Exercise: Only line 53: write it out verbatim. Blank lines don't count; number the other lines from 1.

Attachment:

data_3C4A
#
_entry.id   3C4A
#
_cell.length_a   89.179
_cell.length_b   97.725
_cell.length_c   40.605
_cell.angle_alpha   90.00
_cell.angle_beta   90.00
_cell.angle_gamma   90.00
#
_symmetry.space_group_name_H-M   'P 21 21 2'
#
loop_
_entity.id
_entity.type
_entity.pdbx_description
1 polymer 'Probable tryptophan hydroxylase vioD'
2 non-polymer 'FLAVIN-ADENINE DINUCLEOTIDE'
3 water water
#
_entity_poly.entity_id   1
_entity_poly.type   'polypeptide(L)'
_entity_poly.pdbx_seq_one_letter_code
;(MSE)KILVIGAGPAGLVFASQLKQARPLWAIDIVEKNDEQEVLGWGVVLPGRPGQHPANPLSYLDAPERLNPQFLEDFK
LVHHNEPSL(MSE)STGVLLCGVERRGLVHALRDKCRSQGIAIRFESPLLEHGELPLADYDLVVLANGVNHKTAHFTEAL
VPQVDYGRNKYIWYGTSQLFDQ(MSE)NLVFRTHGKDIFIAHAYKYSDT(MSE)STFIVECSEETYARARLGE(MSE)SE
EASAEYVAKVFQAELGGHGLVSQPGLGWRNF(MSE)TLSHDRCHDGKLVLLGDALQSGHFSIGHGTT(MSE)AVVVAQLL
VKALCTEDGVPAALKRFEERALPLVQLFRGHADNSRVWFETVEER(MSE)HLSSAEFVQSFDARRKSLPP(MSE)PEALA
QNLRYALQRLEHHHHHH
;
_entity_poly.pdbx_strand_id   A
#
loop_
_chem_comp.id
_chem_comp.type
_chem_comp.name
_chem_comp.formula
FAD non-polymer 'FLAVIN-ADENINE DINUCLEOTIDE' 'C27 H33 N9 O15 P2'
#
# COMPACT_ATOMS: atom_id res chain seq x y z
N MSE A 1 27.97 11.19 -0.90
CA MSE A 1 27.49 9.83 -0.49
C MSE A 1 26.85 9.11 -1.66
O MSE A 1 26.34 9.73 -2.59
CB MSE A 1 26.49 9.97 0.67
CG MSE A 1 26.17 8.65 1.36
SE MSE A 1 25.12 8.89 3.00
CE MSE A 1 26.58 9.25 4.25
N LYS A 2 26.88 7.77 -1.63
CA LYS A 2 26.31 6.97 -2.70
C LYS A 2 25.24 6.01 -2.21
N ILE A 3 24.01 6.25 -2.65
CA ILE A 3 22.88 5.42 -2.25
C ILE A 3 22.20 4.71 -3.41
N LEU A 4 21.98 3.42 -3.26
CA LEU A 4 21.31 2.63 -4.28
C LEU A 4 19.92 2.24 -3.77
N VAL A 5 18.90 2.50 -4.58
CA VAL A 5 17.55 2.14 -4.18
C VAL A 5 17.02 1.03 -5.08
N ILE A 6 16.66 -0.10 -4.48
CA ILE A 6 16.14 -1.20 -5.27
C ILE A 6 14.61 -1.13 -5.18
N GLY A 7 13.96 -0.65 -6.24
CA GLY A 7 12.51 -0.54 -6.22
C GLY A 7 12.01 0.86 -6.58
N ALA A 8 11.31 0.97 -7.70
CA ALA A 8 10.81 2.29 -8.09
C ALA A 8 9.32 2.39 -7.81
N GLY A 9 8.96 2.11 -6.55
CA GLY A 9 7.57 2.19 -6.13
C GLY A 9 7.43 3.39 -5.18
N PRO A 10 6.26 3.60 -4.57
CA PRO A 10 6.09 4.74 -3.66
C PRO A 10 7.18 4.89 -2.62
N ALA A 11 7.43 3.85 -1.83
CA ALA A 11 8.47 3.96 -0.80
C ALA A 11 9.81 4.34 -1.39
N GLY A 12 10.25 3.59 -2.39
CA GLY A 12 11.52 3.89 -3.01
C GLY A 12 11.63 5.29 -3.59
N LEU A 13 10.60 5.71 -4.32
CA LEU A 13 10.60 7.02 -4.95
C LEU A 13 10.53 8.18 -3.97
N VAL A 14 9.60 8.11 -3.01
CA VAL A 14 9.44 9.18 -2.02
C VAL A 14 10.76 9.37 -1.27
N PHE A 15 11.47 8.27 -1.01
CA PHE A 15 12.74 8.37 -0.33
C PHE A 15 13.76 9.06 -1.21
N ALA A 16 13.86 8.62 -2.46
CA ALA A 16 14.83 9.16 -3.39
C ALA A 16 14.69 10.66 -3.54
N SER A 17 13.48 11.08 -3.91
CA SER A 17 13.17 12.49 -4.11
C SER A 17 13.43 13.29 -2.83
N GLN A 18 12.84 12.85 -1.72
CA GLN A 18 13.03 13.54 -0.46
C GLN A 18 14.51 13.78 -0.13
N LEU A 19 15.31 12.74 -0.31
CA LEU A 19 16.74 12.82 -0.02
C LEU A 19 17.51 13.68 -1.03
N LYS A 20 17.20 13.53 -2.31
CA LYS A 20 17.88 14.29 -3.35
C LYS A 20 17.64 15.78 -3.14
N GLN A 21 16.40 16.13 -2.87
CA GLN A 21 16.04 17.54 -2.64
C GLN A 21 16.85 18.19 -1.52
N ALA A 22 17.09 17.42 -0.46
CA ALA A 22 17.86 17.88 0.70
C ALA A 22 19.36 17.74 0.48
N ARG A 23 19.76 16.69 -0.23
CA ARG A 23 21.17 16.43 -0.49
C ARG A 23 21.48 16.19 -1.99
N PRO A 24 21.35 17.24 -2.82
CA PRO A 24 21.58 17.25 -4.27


N ILE A 3 24.01 6.25 -2.65